I tend to stick with what works in the derriere department. A few years ago, I clearly remember buying two size twelve pairs of jeans at Old Navy that were comfortable and nice-looking. Now, they’re getting holes in them.
I’m a mission-based shopper. I go solo because other people’s opinions only lengthen the time I must spend in the hellish labyrinth of women’s retail.
It turns out the Old Navy in center city Philadelphia has three enormous shelving islands stacked with jeans. And beyond that, a whole wall covered in folded denim.
And have you heard? Old Navy jeans come in “a perfect fit for every body.” Get ready to calculate the volume of your ass and the vector of your thighs, multiplied by every embarrassing stereotype of the modern woman.
The wall of jeans was divided into two halves, labeled “Skinny” and “Boot Cut.” Then I realized that each of these areas had three sections: Diva, Flirt, and Sweetheart. (How ironic that my writing career doesn’t give me the funds to shop at Express, where pants are called the Editor and the Columnist.)
So is choosing among Diva, Flirt and Sweetheart merely a matter of your personality? (Really capturing the full range of womanhood here, aren’t you, Old Navy?)
I read clues as to which pants I should try.
Diva: “If your waist, hips and thighs form a straight line.”
Flirt: “If you’re straight from waist to hip with fuller thighs.”
Sweetheart: “For curvier shapes with a defined waist.”
But wait, there’s more.
The Super-Skinny Rockstar is “Super stretchy and universally flattering.”
Then I noticed something else. Each pair of jeans was also designated “tall,” “regular” or “short,” piled in no particular order.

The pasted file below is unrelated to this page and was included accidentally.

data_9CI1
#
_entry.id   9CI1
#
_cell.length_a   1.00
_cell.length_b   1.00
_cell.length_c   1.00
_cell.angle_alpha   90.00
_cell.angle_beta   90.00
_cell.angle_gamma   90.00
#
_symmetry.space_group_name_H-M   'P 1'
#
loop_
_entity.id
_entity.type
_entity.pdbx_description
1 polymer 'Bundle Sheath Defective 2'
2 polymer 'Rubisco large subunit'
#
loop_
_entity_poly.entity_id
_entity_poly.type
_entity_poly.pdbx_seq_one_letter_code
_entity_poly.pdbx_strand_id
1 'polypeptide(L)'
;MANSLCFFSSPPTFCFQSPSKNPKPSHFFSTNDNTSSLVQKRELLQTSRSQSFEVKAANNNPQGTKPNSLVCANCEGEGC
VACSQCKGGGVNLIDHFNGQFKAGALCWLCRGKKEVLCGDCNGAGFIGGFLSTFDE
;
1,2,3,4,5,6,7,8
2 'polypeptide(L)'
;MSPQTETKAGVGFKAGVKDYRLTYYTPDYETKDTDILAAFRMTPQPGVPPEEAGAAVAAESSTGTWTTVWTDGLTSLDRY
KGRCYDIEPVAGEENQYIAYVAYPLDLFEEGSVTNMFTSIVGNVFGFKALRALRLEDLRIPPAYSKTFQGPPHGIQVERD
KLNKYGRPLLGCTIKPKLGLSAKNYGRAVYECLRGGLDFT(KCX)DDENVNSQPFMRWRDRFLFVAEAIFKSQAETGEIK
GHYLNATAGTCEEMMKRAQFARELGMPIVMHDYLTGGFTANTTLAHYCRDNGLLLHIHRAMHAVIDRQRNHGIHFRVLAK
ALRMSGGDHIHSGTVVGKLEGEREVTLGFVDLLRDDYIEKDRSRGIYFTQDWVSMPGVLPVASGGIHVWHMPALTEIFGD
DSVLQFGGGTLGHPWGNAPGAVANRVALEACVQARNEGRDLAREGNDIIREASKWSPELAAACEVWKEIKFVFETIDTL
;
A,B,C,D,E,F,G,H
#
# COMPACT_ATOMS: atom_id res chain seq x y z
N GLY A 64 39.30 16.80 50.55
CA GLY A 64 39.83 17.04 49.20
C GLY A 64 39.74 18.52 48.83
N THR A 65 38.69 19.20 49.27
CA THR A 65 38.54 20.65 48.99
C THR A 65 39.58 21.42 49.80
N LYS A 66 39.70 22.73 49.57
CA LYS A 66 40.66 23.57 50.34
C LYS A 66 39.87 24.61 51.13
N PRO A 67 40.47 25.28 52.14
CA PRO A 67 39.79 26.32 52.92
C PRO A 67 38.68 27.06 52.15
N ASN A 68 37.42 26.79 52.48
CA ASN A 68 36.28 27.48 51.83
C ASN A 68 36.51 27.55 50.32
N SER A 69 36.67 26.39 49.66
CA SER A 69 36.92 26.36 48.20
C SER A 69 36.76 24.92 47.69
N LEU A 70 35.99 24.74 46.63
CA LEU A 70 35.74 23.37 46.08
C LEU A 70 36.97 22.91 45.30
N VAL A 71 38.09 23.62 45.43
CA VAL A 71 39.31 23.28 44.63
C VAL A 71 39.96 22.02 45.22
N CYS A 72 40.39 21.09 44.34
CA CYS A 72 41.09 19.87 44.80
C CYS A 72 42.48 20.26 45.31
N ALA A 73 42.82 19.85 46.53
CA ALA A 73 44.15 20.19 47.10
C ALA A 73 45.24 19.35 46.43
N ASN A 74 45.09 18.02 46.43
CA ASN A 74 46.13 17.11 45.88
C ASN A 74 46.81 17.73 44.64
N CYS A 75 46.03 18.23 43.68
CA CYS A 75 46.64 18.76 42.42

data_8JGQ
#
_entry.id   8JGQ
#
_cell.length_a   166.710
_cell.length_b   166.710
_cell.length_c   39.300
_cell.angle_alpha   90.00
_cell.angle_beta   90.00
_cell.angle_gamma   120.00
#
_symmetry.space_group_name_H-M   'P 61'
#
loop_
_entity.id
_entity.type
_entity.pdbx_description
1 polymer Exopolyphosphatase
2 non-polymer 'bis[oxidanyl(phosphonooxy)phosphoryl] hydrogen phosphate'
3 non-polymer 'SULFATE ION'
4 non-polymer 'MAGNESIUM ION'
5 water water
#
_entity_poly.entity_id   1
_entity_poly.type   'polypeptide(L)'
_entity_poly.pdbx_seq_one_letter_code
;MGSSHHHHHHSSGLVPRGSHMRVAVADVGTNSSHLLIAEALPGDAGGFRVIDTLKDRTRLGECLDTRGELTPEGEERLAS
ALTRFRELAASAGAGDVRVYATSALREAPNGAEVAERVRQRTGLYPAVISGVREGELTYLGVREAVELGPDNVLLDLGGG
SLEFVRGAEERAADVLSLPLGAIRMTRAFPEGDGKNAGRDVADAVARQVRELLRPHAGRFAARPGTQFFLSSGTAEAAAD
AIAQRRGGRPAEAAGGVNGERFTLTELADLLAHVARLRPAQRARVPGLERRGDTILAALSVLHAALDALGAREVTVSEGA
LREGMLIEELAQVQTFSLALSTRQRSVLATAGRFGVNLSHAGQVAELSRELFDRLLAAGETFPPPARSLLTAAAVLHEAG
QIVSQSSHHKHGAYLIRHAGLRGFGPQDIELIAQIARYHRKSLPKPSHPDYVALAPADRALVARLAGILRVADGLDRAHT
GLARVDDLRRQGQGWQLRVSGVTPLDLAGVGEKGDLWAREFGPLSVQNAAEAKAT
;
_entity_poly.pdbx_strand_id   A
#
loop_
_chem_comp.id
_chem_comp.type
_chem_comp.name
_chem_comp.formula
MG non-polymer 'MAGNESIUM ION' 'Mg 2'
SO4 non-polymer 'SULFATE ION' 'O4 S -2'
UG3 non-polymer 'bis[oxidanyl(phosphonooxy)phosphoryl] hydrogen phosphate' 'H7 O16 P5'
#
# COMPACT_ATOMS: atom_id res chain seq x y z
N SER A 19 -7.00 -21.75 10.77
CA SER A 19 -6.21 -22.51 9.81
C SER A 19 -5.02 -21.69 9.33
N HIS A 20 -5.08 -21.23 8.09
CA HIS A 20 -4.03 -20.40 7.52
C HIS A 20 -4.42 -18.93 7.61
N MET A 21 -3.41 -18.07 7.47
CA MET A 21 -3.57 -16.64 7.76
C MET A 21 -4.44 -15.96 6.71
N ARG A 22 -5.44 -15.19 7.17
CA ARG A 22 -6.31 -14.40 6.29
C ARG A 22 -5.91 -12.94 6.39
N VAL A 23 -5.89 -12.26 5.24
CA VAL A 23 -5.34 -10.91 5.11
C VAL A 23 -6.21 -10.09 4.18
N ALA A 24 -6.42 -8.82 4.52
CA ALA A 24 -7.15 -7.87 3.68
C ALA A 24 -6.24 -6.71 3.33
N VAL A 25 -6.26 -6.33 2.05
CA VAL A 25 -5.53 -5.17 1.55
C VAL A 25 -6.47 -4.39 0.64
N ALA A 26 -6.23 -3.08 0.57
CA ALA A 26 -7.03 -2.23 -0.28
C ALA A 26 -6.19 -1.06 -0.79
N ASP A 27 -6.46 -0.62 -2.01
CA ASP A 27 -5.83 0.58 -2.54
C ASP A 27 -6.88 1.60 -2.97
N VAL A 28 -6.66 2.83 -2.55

To the consternation of the fashion industry, my waist, hips and thighs have never been a straight line. But could I pull off the Flirt? Or was the Sweetheart my fate? Could the Rockstar truly fit me, a chubby journalist with chronic back pain and a fondness for Philip Glass? Since I’m just under five feet, four inches, “tall” pants’ hems puddle on the floor. But sometimes “regular” ones do too, while “short” pants hover awkwardly at my ankles.
I called MIT for help. To figure out how many pairs of jeans I would have to try on, I gave them all the variables to combine: Skinny, Boot Cut, Diva, Flirt, Sweetheart, Rockstar, Tall, Regular, Short, dark wash, light wash, stupid stylish fake-weathered holes and no stupid stylish fake-weathered holes, each type in sizes from 00 to 18. Their best mathematicians are still running the numbers but the possible combinations are estimated to be in the hundreds of millions, and Syria will turn into a commune of flower girls before one woman could try them all on.
But the worst blow of all was the picture that showed three ladies modeling the Diva, Flirt and Sweetheart styles under the “every body” tagline. I looked at it for a long time, trying to discern any differences in the three sets of denim-clad legs and therefore any clues as to which formula I should try. The perfect jeans for every body, it seems, as long as your mother was a gazelle and you have thighs the length of an Olympian’s ski.
When I staggered to the check-out, half the afternoon was gone and I had two pairs of jeans on my arm. I offer these images as vital clues to any woman who might venture to Old Navy for jeans. I set out to find pants to fit my body, but I had no idea how many bodies I actually have.
It turns out that I am a size 16 regular Super Skinny Rockstar.
And a size 12 short Boot Cut Sweetheart.
UPDATE: Well, I certainly didn’t imagine when I wrote this little treatise on jeans that it’d be one of the top-trafficked posts in the whole nine-year history of this blog. Clearly, a lot of people need support on this particular sartorial journey. Join the fray in the comments, or if you liked what you read here, you’ll probably like my current blog, Fiction Need Not Apply.